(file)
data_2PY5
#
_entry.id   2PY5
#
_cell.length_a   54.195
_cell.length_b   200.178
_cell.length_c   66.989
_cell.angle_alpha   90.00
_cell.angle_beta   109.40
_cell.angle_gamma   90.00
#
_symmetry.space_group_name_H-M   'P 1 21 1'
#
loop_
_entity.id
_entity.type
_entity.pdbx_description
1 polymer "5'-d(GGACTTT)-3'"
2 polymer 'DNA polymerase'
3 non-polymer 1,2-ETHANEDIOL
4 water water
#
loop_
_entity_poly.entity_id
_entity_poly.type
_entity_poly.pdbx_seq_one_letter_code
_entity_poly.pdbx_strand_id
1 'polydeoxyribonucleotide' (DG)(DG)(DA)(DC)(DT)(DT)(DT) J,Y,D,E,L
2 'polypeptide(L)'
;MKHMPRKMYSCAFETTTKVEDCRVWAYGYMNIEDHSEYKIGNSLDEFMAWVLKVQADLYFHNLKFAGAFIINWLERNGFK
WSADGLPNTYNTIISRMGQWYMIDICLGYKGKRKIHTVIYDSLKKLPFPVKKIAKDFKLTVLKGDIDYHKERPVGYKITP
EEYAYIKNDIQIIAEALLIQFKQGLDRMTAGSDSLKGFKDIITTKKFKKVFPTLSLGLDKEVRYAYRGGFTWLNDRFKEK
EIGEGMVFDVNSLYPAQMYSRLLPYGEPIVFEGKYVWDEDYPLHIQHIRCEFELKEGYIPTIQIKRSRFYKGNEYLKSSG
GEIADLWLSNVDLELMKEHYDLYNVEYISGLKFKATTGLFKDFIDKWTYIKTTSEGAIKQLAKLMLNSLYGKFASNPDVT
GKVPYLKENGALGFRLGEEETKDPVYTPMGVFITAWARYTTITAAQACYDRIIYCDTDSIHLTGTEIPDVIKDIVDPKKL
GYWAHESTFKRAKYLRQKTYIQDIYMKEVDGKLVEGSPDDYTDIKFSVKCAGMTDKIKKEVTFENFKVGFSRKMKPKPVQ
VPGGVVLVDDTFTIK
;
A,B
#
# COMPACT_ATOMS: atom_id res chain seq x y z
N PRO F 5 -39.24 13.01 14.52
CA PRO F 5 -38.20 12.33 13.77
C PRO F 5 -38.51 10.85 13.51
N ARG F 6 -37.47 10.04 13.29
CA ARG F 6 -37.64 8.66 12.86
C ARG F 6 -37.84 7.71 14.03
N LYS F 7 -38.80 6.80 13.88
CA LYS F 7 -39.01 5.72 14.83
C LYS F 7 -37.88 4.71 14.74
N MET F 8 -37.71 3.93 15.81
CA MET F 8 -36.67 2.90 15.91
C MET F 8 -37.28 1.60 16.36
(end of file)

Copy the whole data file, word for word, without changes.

data_2PY5
#
_entry.id   2PY5
#
_cell.length_a   54.195
_cell.length_b   200.178
_cell.length_c   66.989
_cell.angle_alpha   90.00
_cell.angle_beta   109.40
_cell.angle_gamma   90.00
#
_symmetry.space_group_name_H-M   'P 1 21 1'
#
loop_
_entity.id
_entity.type
_entity.pdbx_description
1 polymer "5'-d(GGACTTT)-3'"
2 polymer 'DNA polymerase'
3 non-polymer 1,2-ETHANEDIOL
4 water water
#
loop_
_entity_poly.entity_id
_entity_poly.type
_entity_poly.pdbx_seq_one_letter_code
_entity_poly.pdbx_strand_id
1 'polydeoxyribonucleotide' (DG)(DG)(DA)(DC)(DT)(DT)(DT) J,Y,D,E,L
2 'polypeptide(L)'
;MKHMPRKMYSCAFETTTKVEDCRVWAYGYMNIEDHSEYKIGNSLDEFMAWVLKVQADLYFHNLKFAGAFIINWLERNGFK
WSADGLPNTYNTIISRMGQWYMIDICLGYKGKRKIHTVIYDSLKKLPFPVKKIAKDFKLTVLKGDIDYHKERPVGYKITP
EEYAYIKNDIQIIAEALLIQFKQGLDRMTAGSDSLKGFKDIITTKKFKKVFPTLSLGLDKEVRYAYRGGFTWLNDRFKEK
EIGEGMVFDVNSLYPAQMYSRLLPYGEPIVFEGKYVWDEDYPLHIQHIRCEFELKEGYIPTIQIKRSRFYKGNEYLKSSG
GEIADLWLSNVDLELMKEHYDLYNVEYISGLKFKATTGLFKDFIDKWTYIKTTSEGAIKQLAKLMLNSLYGKFASNPDVT
GKVPYLKENGALGFRLGEEETKDPVYTPMGVFITAWARYTTITAAQACYDRIIYCDTDSIHLTGTEIPDVIKDIVDPKKL
GYWAHESTFKRAKYLRQKTYIQDIYMKEVDGKLVEGSPDDYTDIKFSVKCAGMTDKIKKEVTFENFKVGFSRKMKPKPVQ
VPGGVVLVDDTFTIK
;
A,B
#
# COMPACT_ATOMS: atom_id res chain seq x y z
N PRO F 5 -39.24 13.01 14.52
CA PRO F 5 -38.20 12.33 13.77
C PRO F 5 -38.51 10.85 13.51
N ARG F 6 -37.47 10.04 13.29
CA ARG F 6 -37.64 8.66 12.86
C ARG F 6 -37.84 7.71 14.03
N LYS F 7 -38.80 6.80 13.88
CA LYS F 7 -39.01 5.72 14.83
C LYS F 7 -37.88 4.71 14.74
N MET F 8 -37.71 3.93 15.81
CA MET F 8 -36.67 2.90 15.91
C MET F 8 -37.28 1.60 16.36